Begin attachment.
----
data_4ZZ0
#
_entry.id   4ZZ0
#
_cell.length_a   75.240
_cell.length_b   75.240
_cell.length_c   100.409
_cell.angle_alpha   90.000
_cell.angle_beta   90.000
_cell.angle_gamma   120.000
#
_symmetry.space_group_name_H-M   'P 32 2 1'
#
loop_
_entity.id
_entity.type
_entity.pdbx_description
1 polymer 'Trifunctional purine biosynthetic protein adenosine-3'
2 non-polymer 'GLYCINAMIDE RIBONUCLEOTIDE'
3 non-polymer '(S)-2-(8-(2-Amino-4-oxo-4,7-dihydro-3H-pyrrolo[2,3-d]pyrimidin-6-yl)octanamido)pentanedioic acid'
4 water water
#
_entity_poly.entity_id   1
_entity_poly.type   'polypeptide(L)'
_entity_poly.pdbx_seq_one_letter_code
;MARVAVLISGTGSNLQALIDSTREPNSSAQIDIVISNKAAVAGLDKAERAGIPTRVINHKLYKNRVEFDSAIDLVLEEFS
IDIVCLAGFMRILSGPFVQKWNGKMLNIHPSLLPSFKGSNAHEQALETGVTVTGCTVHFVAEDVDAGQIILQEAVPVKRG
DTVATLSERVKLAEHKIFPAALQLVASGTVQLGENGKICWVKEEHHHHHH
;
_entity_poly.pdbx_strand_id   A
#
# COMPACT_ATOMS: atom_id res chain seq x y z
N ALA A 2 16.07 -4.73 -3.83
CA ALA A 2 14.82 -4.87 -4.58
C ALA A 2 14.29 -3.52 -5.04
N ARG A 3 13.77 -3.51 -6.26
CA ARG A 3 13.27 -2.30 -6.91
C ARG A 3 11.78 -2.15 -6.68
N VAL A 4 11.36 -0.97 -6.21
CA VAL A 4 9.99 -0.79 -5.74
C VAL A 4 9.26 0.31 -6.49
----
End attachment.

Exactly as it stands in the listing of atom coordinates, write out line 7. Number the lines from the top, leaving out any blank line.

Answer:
_cell.length_c   100.409